Hurricane Dorian: Trump map mysteriously loops in Alabama

When President Donald Trump updated the US public on Wednesday about Hurricane Dorian, he used a map that at a glance looked identical to one released by forecasters last week.
GETTY IMAGES / The black loop appeared to have been added to include Alabama in the storm's projected path

But observers spotted a difference.

A "cone" showing the storm's probable path appeared to have been extended with a felt-tip pen to include part of the state of Alabama, analysts said.

The president has insisted in recent days Alabama was at risk, though forecasters said that was not correct.

What did President Trump say on Wednesday?

In an Oval Office briefing, Mr Trump pointed to a National Oceanic and Atmospheric Administration's (NOAA) forecast map from 29 August.

The chart had a black loop marked around Alabama that was not on the original version from last week.

Mr Trump told reporters that Dorian "would have affected a lot of other states".

Later on Wednesday at a White House event, when asked about the map discrepancy, Mr Trump offered no explanation. "I don't know," he said.

"I know Alabama was in the original forecast, they thought it would get a piece of it," Mr Trump said.

NOAA directed queries to the White House press office, which did not immediately respond.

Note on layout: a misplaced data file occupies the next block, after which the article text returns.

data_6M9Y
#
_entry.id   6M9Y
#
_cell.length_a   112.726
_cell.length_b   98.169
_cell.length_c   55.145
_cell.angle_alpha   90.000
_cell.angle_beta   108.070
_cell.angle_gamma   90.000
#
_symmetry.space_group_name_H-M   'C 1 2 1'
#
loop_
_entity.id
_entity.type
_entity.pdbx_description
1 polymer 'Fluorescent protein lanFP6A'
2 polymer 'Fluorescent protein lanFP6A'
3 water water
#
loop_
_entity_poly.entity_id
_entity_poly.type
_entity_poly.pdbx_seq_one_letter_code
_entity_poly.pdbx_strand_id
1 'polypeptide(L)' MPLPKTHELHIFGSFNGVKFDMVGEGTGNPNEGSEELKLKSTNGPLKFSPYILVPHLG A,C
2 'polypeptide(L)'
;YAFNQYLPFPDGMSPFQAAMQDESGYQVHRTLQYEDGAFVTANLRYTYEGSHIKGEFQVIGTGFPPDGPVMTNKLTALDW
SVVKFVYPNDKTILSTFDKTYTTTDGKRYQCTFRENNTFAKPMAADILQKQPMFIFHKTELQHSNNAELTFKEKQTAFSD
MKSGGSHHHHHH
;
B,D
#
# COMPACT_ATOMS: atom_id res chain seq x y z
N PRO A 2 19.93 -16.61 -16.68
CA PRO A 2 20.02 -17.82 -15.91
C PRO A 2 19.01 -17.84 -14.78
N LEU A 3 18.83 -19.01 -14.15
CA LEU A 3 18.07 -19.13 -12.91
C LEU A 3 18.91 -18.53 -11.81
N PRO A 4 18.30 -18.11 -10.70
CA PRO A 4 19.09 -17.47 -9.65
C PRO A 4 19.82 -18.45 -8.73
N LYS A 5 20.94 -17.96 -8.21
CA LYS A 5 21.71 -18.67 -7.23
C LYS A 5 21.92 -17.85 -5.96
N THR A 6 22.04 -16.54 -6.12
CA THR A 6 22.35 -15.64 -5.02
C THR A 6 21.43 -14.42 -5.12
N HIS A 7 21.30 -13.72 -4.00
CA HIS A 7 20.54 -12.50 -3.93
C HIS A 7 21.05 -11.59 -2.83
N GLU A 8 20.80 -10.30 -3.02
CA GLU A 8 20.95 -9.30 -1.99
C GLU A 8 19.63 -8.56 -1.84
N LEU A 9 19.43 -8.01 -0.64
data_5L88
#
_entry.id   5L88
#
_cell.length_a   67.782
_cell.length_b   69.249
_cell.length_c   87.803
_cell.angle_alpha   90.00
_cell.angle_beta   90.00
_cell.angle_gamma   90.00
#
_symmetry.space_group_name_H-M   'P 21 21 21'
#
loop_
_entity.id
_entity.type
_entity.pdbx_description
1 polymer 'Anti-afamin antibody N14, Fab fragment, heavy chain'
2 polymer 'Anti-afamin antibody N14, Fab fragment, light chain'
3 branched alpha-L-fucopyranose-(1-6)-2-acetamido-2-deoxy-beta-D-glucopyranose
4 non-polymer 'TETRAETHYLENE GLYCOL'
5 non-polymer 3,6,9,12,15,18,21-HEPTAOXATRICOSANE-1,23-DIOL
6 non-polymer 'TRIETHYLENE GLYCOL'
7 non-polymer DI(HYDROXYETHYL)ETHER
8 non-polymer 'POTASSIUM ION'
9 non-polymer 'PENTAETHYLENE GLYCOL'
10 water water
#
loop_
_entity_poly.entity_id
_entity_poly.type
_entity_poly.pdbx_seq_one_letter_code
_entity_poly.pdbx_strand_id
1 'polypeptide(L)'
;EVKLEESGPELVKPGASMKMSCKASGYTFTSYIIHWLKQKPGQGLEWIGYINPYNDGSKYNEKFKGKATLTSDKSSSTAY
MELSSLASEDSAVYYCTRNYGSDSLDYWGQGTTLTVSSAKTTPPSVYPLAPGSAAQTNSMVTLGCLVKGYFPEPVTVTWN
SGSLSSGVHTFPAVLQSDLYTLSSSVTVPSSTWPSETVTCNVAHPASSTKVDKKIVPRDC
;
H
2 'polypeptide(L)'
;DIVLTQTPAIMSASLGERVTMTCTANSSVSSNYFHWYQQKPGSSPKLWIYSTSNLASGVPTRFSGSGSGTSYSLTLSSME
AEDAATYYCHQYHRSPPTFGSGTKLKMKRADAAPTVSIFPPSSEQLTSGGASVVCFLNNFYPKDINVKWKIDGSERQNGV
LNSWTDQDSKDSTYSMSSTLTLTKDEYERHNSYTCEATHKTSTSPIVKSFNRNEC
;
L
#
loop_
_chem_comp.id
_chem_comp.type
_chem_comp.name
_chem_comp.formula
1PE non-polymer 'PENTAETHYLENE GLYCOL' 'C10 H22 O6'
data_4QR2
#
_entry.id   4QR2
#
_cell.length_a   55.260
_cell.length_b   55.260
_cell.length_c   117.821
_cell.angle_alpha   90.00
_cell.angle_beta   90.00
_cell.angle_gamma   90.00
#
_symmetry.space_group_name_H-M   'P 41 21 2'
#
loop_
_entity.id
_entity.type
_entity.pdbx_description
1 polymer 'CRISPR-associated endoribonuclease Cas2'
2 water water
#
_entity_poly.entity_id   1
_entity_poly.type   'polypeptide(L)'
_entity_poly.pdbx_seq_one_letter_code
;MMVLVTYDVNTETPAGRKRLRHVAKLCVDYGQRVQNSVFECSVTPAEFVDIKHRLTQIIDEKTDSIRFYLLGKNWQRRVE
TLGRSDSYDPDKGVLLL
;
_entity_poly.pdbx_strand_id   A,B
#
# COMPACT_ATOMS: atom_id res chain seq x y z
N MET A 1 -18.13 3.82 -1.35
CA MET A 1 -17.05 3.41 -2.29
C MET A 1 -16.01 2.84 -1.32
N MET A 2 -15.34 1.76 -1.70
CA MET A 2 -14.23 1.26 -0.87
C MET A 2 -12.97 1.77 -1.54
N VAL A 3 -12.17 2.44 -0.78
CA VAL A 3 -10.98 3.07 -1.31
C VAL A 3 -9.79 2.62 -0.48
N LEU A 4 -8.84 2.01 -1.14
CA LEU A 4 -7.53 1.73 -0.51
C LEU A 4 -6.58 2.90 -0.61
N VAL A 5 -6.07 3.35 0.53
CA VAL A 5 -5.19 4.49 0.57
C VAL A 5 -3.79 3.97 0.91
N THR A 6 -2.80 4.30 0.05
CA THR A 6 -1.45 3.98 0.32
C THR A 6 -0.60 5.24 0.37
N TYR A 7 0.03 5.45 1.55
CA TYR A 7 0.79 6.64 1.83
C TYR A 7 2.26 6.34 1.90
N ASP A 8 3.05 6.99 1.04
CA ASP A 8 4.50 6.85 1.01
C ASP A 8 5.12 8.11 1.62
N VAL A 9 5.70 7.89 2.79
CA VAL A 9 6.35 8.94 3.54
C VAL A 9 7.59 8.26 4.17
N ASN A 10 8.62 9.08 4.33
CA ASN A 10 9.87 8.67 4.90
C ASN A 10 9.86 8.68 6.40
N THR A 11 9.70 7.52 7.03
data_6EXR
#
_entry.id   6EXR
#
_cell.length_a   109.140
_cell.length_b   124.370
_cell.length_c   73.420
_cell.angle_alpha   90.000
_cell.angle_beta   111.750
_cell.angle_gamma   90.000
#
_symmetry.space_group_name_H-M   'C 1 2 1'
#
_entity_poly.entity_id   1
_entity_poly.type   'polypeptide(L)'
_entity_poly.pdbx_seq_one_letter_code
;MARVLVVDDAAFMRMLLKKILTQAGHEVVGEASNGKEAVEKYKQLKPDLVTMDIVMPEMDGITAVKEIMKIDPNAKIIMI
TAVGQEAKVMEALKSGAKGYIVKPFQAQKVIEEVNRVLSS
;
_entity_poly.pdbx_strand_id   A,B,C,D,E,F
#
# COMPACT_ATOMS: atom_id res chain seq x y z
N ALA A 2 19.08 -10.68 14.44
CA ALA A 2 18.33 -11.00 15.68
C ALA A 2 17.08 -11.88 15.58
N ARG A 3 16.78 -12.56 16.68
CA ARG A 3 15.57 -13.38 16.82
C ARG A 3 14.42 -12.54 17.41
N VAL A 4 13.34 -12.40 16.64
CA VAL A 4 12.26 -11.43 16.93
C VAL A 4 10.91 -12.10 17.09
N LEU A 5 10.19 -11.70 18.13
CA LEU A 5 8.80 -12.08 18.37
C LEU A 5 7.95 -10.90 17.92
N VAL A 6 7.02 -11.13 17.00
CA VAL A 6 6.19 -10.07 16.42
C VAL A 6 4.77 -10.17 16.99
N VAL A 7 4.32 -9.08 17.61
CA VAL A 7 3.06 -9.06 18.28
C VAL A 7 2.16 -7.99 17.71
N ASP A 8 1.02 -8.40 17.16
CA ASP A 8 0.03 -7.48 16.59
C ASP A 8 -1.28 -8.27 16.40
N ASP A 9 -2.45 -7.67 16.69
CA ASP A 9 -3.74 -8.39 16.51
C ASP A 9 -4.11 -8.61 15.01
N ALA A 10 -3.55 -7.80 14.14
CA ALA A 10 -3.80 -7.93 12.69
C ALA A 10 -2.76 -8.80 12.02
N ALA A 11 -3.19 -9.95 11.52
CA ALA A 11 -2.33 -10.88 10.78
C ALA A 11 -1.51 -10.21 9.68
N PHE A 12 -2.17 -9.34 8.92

The original National Oceanic and Atmospheric Administration map did not include a black line around Alabama

In its latest Dorian advisory on Wednesday, the National Hurricane Center (NHC) issued a storm surge warning covering the coasts of Georgia, South Carolina and North Carolina.

The hurricane hit the Bahamas with winds equalling the highest-ever recorded at landfall, before moving north late on Tuesday. At least 20 people were killed on the archipelago.

What did the president say in recent days about Alabama?

It began on Sunday morning when Mr Trump tweeted: "In addition to Florida - South Carolina, North Carolina, Georgia, and Alabama, will most likely be hit (much) harder than anticipated."

Twenty minutes later, the National Weather Service tweeted from Birmingham, Alabama, contradicting the president.

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Source: BBC News:

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